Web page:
Let me go back to Microsoft’s dark days, possibly stretching from the mid-2000s to 2014. Strangely, they weren’t that bad. Yes, Microsoft was so inelegant that the company was roasted in Apple TV commercials and a lot of people in the tech industry wanted nothing to do with it. The company failed to make a popular search engine, tried in vain to compete with Google on digital advertising, and had little success selling its own smartphone operating systems or devices.
And yet, even in Microsoft’s saddest years, the company made a ton of money. In 2013, the year Steve Ballmer was semi-pushed to retire as CEO, the company generated far more profit before taxes and some other costs – more than $ 27 billion – than Amazon in 2020.
No matter how much Microsoft’s software sucked, and much of what it did, many companies still needed to buy Windows computers, Microsoft’s email and document software, and its technology to run powerful back-end computers called servers. Microsoft used these much-needed products as leverage to branch out into profitable new lines of business, including software that replaced conventional corporate phone systems, databases, and file storage systems.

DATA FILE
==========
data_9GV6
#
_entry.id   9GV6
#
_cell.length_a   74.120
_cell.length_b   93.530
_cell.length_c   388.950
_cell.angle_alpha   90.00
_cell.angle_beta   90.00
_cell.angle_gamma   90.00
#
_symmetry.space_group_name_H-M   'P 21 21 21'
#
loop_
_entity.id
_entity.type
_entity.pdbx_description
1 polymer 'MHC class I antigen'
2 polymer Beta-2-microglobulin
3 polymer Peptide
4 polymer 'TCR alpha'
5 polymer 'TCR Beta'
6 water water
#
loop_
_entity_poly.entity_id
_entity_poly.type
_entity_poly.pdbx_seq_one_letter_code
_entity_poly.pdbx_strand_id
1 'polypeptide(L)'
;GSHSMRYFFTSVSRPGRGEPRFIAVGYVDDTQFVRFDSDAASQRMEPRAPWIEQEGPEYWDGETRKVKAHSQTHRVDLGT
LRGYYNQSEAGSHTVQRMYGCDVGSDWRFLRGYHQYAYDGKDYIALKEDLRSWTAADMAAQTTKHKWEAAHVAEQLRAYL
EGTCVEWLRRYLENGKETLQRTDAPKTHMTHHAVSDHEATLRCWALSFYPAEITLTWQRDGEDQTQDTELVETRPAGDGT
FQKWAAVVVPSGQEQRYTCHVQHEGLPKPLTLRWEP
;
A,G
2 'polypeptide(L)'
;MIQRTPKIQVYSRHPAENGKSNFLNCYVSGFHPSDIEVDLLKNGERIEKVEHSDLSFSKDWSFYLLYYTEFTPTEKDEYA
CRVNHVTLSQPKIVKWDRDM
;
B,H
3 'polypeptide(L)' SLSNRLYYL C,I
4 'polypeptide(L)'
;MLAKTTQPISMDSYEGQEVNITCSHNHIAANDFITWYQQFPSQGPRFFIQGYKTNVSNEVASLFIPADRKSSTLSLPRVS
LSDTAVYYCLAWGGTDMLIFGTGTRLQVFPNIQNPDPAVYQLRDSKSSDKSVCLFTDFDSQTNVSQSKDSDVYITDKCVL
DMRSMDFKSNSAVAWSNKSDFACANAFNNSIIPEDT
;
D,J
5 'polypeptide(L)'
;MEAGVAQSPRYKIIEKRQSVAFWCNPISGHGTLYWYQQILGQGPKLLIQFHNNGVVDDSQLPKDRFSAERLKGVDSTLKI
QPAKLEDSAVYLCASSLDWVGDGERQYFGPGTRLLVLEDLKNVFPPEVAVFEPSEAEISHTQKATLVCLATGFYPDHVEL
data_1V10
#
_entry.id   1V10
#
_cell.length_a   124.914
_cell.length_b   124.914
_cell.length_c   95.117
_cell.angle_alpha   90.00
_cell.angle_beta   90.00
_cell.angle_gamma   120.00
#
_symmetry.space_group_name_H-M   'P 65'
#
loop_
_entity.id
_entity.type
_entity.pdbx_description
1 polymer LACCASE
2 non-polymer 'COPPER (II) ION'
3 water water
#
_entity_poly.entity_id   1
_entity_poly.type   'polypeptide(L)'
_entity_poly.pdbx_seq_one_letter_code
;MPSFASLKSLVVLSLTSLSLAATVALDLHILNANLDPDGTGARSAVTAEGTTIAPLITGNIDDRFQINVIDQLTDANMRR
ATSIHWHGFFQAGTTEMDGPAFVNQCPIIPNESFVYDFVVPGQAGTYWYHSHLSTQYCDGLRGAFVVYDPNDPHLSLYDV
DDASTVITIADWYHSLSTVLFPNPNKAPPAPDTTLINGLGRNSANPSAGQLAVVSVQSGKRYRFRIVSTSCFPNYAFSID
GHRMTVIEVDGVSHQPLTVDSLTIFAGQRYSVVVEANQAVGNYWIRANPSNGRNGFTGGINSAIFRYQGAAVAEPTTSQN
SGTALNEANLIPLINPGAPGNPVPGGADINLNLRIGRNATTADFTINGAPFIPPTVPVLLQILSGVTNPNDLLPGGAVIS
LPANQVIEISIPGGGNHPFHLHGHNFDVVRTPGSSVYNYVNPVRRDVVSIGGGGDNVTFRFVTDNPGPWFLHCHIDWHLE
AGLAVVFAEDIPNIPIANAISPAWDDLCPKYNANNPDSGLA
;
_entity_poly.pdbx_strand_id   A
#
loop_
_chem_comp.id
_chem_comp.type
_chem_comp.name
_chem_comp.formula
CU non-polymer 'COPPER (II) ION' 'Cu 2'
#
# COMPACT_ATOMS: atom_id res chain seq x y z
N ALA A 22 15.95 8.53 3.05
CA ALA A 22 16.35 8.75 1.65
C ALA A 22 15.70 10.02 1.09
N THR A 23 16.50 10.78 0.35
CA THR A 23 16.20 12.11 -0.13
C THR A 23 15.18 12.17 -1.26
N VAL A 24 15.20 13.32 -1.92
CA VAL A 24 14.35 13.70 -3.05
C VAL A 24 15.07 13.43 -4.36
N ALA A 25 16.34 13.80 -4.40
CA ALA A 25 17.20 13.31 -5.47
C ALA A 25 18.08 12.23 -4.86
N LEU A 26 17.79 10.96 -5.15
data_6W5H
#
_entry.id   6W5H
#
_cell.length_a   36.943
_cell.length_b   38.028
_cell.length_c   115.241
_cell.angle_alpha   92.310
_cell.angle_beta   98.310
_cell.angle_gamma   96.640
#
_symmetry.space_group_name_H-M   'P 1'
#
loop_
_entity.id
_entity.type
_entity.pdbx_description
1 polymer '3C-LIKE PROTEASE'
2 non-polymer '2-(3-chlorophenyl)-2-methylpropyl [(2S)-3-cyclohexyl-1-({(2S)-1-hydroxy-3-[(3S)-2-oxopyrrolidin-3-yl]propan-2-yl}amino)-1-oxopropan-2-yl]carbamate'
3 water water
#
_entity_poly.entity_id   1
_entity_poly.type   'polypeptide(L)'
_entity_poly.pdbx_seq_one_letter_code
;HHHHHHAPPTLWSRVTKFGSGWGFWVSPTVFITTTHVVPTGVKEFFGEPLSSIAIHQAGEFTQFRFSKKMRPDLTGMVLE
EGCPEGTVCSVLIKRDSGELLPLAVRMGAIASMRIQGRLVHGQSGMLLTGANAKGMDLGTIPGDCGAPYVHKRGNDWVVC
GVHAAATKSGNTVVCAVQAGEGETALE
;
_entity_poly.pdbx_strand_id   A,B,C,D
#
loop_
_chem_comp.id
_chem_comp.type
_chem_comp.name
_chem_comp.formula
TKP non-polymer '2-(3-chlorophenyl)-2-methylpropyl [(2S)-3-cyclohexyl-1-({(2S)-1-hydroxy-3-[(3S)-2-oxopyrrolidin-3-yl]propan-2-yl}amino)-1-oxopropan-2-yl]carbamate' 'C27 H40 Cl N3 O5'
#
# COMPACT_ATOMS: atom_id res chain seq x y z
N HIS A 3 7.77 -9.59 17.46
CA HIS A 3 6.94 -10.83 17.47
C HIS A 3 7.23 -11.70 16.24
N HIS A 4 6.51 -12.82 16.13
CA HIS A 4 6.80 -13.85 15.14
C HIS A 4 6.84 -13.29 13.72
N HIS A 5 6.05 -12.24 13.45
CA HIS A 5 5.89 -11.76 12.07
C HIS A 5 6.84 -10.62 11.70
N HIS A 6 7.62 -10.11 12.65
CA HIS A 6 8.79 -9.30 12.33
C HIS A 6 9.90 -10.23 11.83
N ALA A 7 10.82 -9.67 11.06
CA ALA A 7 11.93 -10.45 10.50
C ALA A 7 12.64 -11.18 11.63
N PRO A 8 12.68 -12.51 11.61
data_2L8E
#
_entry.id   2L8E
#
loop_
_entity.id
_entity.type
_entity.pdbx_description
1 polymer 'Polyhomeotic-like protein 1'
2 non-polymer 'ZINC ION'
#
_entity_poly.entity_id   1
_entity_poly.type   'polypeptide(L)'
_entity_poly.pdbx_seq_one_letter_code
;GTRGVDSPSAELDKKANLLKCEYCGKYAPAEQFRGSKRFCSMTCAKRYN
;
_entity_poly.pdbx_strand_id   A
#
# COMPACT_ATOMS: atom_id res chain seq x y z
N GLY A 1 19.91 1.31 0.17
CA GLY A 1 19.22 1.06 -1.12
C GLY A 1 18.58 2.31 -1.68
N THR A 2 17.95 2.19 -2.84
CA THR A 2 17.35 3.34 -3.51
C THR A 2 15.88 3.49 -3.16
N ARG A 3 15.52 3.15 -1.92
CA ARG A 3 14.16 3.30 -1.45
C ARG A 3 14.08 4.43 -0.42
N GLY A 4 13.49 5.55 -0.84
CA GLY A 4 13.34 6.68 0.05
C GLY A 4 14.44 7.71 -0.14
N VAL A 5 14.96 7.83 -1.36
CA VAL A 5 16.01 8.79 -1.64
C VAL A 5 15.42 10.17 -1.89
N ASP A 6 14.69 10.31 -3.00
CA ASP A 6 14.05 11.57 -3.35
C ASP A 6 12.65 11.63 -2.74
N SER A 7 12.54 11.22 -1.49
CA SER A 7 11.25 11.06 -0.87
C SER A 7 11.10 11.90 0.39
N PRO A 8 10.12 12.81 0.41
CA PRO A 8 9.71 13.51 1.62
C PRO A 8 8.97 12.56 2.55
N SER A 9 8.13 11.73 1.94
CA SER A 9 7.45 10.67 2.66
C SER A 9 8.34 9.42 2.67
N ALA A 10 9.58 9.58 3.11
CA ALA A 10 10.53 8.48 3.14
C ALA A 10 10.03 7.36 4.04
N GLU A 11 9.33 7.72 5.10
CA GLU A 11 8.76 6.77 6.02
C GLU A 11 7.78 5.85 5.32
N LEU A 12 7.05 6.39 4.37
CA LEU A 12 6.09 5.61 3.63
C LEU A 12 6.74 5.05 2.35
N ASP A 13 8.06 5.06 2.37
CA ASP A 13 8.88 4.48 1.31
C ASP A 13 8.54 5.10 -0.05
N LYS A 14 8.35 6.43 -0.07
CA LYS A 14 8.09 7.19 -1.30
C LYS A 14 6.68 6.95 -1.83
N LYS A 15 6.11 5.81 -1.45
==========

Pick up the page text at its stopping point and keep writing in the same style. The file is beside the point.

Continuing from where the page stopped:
Microsoft wasn’t always good in those years, but it did pretty well. And more recently, Microsoft went from being afloat to being financially successful and relevant in cutting-edge technologies. So was this change a healthy or a discouraging sign?
On the healthy side of the ledger, Microsoft did at least one big thing right: cloud computing, which is one of the most important technologies of the last 15 years. That and a change in culture were the foundations that transformed Microsoft from winning despite its strategy and products to winning thanks to them. This is the kind of business change we should want.